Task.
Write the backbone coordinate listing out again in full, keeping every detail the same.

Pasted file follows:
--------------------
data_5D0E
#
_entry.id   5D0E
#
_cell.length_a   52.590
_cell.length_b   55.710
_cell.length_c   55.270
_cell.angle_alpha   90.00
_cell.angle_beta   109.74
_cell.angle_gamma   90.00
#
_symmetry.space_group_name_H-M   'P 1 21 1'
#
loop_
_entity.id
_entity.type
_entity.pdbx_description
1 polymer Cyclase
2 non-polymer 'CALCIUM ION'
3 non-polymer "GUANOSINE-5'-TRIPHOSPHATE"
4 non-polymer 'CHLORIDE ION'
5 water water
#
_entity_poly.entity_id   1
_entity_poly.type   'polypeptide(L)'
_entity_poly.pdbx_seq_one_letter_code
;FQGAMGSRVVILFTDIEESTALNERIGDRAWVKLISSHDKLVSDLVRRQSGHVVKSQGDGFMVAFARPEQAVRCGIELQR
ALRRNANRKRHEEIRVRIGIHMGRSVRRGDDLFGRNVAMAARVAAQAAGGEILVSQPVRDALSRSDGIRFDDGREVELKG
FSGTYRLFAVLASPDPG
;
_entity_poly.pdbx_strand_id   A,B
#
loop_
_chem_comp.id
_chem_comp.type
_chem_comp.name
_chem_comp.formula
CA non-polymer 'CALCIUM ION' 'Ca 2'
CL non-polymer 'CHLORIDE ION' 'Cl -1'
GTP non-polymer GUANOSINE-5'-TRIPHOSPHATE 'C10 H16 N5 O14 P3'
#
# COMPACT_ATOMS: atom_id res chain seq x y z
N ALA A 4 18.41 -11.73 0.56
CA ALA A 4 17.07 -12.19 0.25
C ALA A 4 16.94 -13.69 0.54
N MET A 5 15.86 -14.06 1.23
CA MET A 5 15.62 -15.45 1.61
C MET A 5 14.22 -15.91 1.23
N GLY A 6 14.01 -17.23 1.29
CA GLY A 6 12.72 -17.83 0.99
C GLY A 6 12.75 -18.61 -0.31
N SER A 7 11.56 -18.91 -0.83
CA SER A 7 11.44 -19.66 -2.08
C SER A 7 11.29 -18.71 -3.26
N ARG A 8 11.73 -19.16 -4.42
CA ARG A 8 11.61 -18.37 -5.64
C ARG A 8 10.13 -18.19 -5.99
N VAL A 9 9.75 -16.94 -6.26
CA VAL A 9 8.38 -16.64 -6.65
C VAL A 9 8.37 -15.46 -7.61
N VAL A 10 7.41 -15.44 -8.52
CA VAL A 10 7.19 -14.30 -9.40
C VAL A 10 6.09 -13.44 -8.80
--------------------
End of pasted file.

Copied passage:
data_5D0E
#
_entry.id   5D0E
#
_cell.length_a   52.590
_cell.length_b   55.710
_cell.length_c   55.270
_cell.angle_alpha   90.00
_cell.angle_beta   109.74
_cell.angle_gamma   90.00
#
_symmetry.space_group_name_H-M   'P 1 21 1'
#
loop_
_entity.id
_entity.type
_entity.pdbx_description
1 polymer Cyclase
2 non-polymer 'CALCIUM ION'
3 non-polymer "GUANOSINE-5'-TRIPHOSPHATE"
4 non-polymer 'CHLORIDE ION'
5 water water
#
_entity_poly.entity_id   1
_entity_poly.type   'polypeptide(L)'
_entity_poly.pdbx_seq_one_letter_code
;FQGAMGSRVVILFTDIEESTALNERIGDRAWVKLISSHDKLVSDLVRRQSGHVVKSQGDGFMVAFARPEQAVRCGIELQR
ALRRNANRKRHEEIRVRIGIHMGRSVRRGDDLFGRNVAMAARVAAQAAGGEILVSQPVRDALSRSDGIRFDDGREVELKG
FSGTYRLFAVLASPDPG
;
_entity_poly.pdbx_strand_id   A,B
#
loop_
_chem_comp.id
_chem_comp.type
_chem_comp.name
_chem_comp.formula
CA non-polymer 'CALCIUM ION' 'Ca 2'
CL non-polymer 'CHLORIDE ION' 'Cl -1'
GTP non-polymer GUANOSINE-5'-TRIPHOSPHATE 'C10 H16 N5 O14 P3'
#
# COMPACT_ATOMS: atom_id res chain seq x y z
N ALA A 4 18.41 -11.73 0.56
CA ALA A 4 17.07 -12.19 0.25
C ALA A 4 16.94 -13.69 0.54
N MET A 5 15.86 -14.06 1.23
CA MET A 5 15.62 -15.45 1.61
C MET A 5 14.22 -15.91 1.23
N GLY A 6 14.01 -17.23 1.29
CA GLY A 6 12.72 -17.83 0.99
C GLY A 6 12.75 -18.61 -0.31
N SER A 7 11.56 -18.91 -0.83
CA SER A 7 11.44 -19.66 -2.08
C SER A 7 11.29 -18.71 -3.26
N ARG A 8 11.73 -19.16 -4.42
CA ARG A 8 11.61 -18.37 -5.64
C ARG A 8 10.13 -18.19 -5.99
N VAL A 9 9.75 -16.94 -6.26
CA VAL A 9 8.38 -16.64 -6.65
C VAL A 9 8.37 -15.46 -7.61
N VAL A 10 7.41 -15.44 -8.52
CA VAL A 10 7.19 -14.30 -9.40
C VAL A 10 6.09 -13.44 -8.80